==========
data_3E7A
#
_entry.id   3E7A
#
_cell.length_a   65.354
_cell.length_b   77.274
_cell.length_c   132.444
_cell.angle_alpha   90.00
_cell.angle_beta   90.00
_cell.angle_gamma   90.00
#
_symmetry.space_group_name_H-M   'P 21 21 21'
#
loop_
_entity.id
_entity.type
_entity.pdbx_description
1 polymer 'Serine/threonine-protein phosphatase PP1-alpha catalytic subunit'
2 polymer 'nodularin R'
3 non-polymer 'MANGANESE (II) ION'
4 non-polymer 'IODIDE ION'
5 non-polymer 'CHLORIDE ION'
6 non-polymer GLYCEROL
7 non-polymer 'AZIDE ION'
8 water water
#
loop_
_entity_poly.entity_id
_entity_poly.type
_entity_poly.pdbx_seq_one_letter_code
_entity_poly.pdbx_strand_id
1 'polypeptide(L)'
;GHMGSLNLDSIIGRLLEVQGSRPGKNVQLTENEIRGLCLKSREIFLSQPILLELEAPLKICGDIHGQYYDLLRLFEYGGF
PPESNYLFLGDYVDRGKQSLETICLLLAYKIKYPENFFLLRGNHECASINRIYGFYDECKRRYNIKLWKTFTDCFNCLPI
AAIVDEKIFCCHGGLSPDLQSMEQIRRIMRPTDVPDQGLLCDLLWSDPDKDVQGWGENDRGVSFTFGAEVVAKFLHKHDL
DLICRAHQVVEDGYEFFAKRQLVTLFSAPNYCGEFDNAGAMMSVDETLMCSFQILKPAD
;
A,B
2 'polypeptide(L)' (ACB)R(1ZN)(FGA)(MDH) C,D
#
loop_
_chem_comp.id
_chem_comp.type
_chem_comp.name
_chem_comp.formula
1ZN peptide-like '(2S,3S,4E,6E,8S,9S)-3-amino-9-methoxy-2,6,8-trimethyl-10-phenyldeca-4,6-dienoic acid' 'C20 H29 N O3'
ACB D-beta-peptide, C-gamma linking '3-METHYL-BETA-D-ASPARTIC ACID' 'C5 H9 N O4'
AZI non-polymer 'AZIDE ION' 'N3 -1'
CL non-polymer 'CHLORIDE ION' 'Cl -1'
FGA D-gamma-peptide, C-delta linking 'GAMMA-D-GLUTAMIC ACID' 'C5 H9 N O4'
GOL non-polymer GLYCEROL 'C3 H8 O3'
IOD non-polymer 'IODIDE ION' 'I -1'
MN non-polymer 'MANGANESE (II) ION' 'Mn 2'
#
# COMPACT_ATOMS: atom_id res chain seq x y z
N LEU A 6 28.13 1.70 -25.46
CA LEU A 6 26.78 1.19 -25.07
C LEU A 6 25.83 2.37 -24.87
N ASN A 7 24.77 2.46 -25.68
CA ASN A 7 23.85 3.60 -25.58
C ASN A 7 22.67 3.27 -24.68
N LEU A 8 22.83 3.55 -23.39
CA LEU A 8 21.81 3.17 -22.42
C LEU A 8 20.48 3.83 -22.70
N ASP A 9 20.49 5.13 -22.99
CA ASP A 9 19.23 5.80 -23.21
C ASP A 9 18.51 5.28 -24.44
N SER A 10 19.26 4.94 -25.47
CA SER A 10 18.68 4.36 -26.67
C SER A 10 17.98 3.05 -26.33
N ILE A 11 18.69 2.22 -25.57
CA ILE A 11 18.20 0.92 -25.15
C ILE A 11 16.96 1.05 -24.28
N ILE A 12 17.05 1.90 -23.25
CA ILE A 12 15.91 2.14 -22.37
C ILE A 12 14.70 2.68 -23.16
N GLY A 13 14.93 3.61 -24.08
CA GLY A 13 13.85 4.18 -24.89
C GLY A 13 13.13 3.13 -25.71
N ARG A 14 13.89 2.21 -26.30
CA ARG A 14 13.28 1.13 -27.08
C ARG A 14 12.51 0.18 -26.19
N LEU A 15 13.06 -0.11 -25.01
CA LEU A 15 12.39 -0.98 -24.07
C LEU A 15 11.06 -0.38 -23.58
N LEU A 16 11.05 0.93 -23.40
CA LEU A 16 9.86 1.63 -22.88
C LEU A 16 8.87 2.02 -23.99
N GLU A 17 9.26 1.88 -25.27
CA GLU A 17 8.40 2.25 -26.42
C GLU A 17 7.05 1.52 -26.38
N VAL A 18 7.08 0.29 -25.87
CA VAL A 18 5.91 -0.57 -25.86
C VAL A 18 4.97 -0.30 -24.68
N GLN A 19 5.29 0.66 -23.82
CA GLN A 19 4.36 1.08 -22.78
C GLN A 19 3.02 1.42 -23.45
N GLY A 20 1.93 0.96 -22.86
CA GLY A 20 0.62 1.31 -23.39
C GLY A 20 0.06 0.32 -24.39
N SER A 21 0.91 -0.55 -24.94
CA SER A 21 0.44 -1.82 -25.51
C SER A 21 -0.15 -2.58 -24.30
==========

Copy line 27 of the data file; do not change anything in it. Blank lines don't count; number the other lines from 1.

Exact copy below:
loop_